The team which wins the All-Star Game next Tuesday will give its league home field advantage in the 2014 World Series. What we know from looking at the past is that in baseball, the home team usually wins 53-54 percent of the time. The game isn’t completely tilted against the visitor, but there really is an edge to playing at home. In a seven-game series where one team gets four home games (if needed) and the other gets three, that’s not a trivial matter. In fact, if we assume that the two teams who will contest the World Series are roughly equal to one another (and at this point, we might as well make that assumption until we find out who’s actually in it), then we would expect the team with home field advantage to win the series 52 percent of the time, just based on having that extra home game.

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By winning the All-Star Game, we roughly expect that one team will get a two percentage point advantage bump in the World Series. Now, the A’s, for example, can’t say that they own the entirety of that two point jump if the American League wins on Tuesday. In order to claim those two points, they have to make it to the World Series first. But, at the moment, the A’s are projected to have a little more than a 25 percent chance of being the AL representative in the Fall Classic, so in some sense, they would own about a quarter of that, or half a percentage point of advantage if the AL picks up the win.

So, as far as the A’s are concerned, they would derive about as much benefit to their chances of winning the World Series by having the American League win the All-Star Game than they did by making a gigantic deal. That’s right, the outcome of a meaningless exhibition game counts as much as a mega-deal. I know that Bud Selig just wanted to give the game a little kick when he introduced this rule, but I do wonder if he knows how much of an effect that rule is.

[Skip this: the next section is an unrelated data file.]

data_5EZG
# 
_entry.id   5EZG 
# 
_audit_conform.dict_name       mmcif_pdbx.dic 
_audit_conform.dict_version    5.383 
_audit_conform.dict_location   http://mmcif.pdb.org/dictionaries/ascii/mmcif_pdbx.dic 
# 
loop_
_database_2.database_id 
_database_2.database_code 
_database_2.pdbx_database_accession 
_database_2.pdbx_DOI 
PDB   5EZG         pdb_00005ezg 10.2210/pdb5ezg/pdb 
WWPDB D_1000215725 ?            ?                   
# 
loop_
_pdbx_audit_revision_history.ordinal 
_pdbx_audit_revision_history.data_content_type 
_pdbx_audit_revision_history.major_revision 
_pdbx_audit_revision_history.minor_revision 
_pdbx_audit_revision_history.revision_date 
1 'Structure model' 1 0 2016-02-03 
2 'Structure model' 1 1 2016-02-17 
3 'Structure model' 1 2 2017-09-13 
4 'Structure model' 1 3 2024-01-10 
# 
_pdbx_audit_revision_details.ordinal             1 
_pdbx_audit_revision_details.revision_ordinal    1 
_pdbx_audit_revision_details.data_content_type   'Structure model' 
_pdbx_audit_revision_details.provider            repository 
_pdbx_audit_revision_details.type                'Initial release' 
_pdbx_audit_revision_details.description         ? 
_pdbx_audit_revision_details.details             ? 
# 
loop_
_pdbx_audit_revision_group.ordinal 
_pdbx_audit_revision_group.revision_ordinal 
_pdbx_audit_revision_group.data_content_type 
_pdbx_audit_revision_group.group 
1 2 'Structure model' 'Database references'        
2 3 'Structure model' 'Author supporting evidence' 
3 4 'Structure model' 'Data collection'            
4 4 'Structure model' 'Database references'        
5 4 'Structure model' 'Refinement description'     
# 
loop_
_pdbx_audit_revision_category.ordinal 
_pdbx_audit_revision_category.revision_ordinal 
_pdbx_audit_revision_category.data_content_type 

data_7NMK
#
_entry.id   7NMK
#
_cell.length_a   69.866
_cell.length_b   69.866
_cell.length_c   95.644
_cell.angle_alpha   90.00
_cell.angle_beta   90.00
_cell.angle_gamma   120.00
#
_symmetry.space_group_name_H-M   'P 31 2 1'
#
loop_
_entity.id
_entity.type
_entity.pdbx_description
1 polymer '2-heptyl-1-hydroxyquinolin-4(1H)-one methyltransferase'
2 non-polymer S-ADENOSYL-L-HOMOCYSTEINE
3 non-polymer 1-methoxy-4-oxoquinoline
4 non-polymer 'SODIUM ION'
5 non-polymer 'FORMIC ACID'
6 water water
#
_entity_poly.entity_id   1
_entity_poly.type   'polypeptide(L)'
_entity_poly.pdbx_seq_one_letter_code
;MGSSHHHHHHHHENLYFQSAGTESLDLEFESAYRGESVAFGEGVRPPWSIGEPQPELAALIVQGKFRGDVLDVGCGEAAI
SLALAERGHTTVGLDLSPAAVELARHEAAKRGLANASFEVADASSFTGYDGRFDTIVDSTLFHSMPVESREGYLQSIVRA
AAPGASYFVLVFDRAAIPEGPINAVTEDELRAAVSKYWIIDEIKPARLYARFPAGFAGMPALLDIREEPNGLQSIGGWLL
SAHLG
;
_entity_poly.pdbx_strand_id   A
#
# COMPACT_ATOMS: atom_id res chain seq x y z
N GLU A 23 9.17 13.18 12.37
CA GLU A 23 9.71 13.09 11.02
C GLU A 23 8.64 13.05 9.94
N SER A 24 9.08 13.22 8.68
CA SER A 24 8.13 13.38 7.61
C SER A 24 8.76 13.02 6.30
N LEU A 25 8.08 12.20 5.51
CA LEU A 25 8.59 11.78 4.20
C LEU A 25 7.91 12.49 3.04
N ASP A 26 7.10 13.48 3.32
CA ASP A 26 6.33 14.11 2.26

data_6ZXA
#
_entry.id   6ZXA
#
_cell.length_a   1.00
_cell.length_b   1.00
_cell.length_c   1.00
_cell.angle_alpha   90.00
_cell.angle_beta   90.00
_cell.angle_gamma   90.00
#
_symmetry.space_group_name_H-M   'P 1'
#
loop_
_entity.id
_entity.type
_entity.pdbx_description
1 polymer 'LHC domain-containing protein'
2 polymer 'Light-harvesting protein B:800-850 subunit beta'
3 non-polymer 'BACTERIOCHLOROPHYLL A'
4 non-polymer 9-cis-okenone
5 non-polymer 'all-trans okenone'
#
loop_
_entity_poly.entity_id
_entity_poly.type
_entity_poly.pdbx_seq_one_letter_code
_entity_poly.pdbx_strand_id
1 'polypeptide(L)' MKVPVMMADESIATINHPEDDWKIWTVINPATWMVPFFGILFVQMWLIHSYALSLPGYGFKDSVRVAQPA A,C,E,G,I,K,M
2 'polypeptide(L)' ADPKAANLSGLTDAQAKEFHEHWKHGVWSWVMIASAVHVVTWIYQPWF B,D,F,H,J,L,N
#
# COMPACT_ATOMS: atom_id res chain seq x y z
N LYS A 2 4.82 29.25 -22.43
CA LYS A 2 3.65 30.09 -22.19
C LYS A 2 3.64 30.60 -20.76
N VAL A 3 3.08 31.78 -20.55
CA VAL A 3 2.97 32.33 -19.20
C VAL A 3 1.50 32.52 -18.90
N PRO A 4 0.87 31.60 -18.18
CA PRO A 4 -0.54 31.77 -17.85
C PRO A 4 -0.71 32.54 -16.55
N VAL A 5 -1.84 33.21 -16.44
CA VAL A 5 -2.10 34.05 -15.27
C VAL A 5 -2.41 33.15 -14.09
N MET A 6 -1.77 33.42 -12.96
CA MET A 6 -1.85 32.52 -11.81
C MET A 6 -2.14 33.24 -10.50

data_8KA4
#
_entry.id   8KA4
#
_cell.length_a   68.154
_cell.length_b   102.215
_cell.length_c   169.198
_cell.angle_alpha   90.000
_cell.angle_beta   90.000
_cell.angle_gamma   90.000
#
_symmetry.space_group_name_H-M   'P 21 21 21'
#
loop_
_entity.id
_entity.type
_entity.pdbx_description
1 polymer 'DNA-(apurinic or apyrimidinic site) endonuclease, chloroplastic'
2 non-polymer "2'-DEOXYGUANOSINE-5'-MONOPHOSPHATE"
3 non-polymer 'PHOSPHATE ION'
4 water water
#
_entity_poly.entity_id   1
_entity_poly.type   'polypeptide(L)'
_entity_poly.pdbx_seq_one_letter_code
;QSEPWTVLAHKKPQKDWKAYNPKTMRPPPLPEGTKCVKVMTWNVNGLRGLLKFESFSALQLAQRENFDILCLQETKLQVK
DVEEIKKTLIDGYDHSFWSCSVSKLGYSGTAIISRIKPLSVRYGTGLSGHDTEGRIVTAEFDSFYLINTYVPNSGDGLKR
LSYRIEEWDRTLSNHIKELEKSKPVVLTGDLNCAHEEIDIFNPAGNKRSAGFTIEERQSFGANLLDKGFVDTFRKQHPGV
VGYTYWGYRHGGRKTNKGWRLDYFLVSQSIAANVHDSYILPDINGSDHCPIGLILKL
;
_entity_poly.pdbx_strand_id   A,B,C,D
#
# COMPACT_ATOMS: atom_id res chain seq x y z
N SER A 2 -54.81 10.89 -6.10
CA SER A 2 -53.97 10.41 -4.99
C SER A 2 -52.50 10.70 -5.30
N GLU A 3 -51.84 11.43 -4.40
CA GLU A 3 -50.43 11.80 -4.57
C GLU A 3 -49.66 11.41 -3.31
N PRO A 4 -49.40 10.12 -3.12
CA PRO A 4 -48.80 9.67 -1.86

IT’S STILL ONE OF THE BEST NIGHTS OF THE YEAR

For the next week or so, there will be plenty of debate over who got snubbed and who shouldn’t have made the team. There will be a festschrift for Derek Jeter. Someone will hit a home run and immediately be in the lead for the MVP award. And yeah there’s room to argue about which 68 men should be on the field (isn’t baseball great?) but all told, I’d say that those weird rules that baseball has about selecting some of them are pretty good. Not perfect in terms of getting all of the best players, but it gets most of them and it allows some space for having it be a marketing event for MLB. That’s kinda neat. For all of the schemes that people have proposed for reforming the system, I don’t think it really needs a reform.

But the part about the game “counting” may have consequences well beyond what MLB originally intended. I’m not sure if anyone did the math to figure out just how much that prize of home field advantage can really affect a team’s chances. Obviously, someone has to have home field advantage, but I don’t think that the All-Star Game is a good way to award it. It’s one random game, played by players who are trying harder than they are in other sports, but probably not at 100 percent. That’s not a good representation of anything, and it can have real (and really large) effects on the hopes of some teams.

Then again, in ye olde days, the home field advantage was given on a rotating basis, which was arbitrary as well. Maybe this is just another case where the rule doesn’t make statistical sense, but as a marketing gimmick, it works wonders.

Maybe I need to stop fixing the game and just enjoy it. Next Tuesday. On FOX.